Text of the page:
Updated on 3-17-2016 by Lulu Chang: Included news of SpoonRocket’s acquisition by Brazil-based iFood.
It’s not over until it’s over, and that time hasn’t come yet for SpoonRocket. Despite officially announcing its shutdown on Tuesday, the on-demand meal delivery service has been plucked from the jaws of death, thanks to Brazil-based iFood. It certainly seems like a pivot for the Silicon Valley-based SpoonRocket, as its services will now be directed toward the less saturated Latin American on-demand market, but details of the deal have yet to be revealed.
This is by no means the first acquisition iFood has made — the well-funded firm previously absorbed other Brazilian competitors, including Central do Delivery, Papa Rango, and Alakarte. TechCrunch reports that American SpoonRocket is actually iFood’s 15th buyout in the last 48 months.
Initial plans suggest that iFood will utilize SpoonRocket’s advanced logistics platform to improve its own delivery times and order tracking to help them continue their sprint through South America. Already, iFood processes 1.5 million orders every month, and is turning a profit. So as far as Cinderella stories go, this may be a great one for SpoonRocket.
“We are very happy to have found a home for our technology with iFood,” said co-founder Anson Tsui in a release. “Even though SpoonRocket did not work out, I do believe we have one of the best food delivery systems in the world and it is amazing to see it live on through iFood.”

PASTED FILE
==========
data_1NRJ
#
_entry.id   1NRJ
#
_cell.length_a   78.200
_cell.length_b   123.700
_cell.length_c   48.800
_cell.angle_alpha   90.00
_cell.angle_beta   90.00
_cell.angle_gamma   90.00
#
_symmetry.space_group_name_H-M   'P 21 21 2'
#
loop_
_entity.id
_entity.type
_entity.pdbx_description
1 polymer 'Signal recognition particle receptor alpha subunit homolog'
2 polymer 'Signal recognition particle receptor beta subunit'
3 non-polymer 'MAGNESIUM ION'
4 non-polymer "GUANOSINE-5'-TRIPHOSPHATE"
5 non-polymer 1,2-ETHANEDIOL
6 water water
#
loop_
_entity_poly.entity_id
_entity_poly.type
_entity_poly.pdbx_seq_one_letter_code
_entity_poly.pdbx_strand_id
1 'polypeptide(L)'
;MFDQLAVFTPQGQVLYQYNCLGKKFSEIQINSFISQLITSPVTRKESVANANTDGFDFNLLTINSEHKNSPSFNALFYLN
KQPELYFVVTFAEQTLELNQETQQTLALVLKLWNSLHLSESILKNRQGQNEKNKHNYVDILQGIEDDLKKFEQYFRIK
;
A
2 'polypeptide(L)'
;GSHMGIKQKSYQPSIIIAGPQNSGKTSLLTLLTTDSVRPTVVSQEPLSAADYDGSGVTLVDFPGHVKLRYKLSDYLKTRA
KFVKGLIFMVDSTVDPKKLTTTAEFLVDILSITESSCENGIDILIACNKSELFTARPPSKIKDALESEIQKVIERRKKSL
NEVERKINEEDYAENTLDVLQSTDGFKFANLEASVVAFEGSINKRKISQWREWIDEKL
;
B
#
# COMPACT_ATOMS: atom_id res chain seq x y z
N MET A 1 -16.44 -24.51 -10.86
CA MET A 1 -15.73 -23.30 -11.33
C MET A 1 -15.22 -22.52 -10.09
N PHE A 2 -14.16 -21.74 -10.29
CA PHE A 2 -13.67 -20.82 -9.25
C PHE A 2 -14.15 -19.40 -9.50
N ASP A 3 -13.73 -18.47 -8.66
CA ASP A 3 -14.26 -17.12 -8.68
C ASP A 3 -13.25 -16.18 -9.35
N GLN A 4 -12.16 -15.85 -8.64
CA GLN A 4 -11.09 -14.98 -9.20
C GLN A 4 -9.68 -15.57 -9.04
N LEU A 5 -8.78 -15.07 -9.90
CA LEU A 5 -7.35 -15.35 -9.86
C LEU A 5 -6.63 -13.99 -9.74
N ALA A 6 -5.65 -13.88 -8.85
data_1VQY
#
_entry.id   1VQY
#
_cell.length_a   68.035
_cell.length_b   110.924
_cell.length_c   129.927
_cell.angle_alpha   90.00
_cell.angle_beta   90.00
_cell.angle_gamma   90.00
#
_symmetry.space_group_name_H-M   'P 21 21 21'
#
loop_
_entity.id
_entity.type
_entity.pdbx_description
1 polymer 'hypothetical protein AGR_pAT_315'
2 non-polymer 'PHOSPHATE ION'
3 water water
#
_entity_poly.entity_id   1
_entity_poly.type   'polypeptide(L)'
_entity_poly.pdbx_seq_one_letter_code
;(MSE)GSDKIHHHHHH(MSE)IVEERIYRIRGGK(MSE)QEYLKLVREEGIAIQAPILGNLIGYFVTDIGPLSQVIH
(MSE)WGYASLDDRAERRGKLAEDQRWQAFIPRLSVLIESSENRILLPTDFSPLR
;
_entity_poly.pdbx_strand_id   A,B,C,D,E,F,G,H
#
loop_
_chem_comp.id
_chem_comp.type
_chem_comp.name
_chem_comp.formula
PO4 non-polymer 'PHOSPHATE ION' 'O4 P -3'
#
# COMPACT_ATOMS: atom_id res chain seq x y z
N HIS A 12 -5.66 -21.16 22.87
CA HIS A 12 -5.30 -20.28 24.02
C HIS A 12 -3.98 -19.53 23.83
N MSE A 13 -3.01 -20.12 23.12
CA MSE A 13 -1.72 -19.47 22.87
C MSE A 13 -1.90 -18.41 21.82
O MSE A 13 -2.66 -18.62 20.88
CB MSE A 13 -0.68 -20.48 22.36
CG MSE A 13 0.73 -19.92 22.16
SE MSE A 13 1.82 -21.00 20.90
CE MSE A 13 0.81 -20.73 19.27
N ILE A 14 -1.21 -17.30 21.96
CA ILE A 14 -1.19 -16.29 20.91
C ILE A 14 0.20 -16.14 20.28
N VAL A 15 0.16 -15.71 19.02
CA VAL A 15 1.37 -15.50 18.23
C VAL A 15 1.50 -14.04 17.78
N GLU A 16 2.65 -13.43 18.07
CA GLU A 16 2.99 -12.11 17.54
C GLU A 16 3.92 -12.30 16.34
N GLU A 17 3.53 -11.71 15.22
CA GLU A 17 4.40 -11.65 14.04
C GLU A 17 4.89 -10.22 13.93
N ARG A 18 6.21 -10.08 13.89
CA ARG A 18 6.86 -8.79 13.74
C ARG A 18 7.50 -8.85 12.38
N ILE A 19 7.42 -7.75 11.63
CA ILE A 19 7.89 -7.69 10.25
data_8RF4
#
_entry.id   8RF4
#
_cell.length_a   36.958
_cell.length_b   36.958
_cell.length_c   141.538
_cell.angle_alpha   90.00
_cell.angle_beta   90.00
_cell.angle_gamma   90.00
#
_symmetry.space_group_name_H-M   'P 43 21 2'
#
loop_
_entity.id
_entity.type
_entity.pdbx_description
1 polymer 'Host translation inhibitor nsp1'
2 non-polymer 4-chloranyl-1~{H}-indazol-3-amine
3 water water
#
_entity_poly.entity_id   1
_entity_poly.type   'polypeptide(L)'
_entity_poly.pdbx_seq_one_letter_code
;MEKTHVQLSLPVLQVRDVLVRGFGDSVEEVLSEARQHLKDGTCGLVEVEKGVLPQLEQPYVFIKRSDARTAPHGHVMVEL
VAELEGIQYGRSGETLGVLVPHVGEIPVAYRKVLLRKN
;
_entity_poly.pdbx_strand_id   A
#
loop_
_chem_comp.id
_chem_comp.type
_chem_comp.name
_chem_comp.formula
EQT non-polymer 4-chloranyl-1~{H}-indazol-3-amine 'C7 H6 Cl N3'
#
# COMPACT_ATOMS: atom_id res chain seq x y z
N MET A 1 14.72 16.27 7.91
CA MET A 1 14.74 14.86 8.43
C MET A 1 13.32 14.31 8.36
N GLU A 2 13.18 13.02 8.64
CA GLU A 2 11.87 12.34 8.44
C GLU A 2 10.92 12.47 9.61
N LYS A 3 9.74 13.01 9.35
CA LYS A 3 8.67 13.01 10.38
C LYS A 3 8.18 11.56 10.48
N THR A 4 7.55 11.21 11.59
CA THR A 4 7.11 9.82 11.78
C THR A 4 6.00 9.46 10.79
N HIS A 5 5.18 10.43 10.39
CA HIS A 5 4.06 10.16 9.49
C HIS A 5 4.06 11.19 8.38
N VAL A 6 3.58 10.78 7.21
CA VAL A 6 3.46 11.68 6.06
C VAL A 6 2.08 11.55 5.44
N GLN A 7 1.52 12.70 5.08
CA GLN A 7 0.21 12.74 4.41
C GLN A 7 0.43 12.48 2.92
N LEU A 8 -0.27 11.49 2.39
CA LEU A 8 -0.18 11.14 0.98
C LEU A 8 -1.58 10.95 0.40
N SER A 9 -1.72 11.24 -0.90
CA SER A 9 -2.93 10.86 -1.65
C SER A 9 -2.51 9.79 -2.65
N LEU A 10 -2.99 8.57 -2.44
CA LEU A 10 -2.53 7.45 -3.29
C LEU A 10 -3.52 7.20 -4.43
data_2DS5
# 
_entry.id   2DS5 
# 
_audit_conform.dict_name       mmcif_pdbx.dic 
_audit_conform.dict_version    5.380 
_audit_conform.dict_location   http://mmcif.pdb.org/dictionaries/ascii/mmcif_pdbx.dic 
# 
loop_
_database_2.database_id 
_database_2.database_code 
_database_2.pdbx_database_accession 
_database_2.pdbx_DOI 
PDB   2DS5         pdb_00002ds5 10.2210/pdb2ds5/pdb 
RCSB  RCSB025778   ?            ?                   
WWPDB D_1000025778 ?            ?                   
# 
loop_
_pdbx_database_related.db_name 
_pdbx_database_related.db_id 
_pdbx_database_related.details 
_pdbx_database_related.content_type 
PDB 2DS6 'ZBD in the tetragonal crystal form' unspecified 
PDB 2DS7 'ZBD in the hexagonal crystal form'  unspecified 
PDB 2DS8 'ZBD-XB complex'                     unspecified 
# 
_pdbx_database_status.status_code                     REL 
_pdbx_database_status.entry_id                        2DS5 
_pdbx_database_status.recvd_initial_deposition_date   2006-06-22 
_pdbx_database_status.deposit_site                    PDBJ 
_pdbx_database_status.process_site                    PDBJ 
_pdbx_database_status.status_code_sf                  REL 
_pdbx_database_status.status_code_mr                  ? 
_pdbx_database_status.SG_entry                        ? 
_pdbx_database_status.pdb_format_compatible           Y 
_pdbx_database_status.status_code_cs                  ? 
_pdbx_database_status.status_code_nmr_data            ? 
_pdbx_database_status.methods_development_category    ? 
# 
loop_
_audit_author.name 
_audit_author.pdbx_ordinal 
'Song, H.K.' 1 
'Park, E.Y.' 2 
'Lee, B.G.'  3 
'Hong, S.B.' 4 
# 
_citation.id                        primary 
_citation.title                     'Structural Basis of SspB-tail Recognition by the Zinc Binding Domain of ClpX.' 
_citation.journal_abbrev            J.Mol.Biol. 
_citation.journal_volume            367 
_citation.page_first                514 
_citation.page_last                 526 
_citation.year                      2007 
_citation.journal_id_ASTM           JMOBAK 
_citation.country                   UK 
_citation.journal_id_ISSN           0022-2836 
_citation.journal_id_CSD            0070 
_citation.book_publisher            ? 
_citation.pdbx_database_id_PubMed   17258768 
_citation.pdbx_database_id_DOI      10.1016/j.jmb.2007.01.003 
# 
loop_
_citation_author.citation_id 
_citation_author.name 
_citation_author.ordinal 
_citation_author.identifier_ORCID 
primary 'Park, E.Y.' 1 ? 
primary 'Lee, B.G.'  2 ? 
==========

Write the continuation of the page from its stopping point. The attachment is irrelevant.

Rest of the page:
Following a promising launch three years ago as a pre-made meal delivery service, SpoonRocket on Tuesday shut its doors, citing funding issues as the coup de grace. In a related blog post, the company wrote, “We regretfully inform you that SpoonRocket will be shutting down,” and would no longer be able to pursue its mission of providing “delicious food to [its] customers with the most magical delivery experience.”
While TechCrunch reported that SpoonRocket was in fact profitable — in the sense that it managed to sell meals for more than it cost the company to cook, package, and send them off — the operational costs of the business ultimately proved too high to sustain.
Although it was saved by iFood at the last minute (in fact a bit after the last minute), SpoonRocket’s rocky path is a rather harsh wake-up call for other startups in the same space, which has become inundated lately by a range of ventures all promising fresh meals on demand. Even though SpoonRocket managed to raise $13.5 million from Y Combinator and other angel investors back in 2013, and went through a successful 2014 Series A funding round, that wasn’t enough absent an acquisition.
So if you’re looking to start a new company, we’re not saying not to do it — but you might want to think twice before entering the meals space, at least for the time being.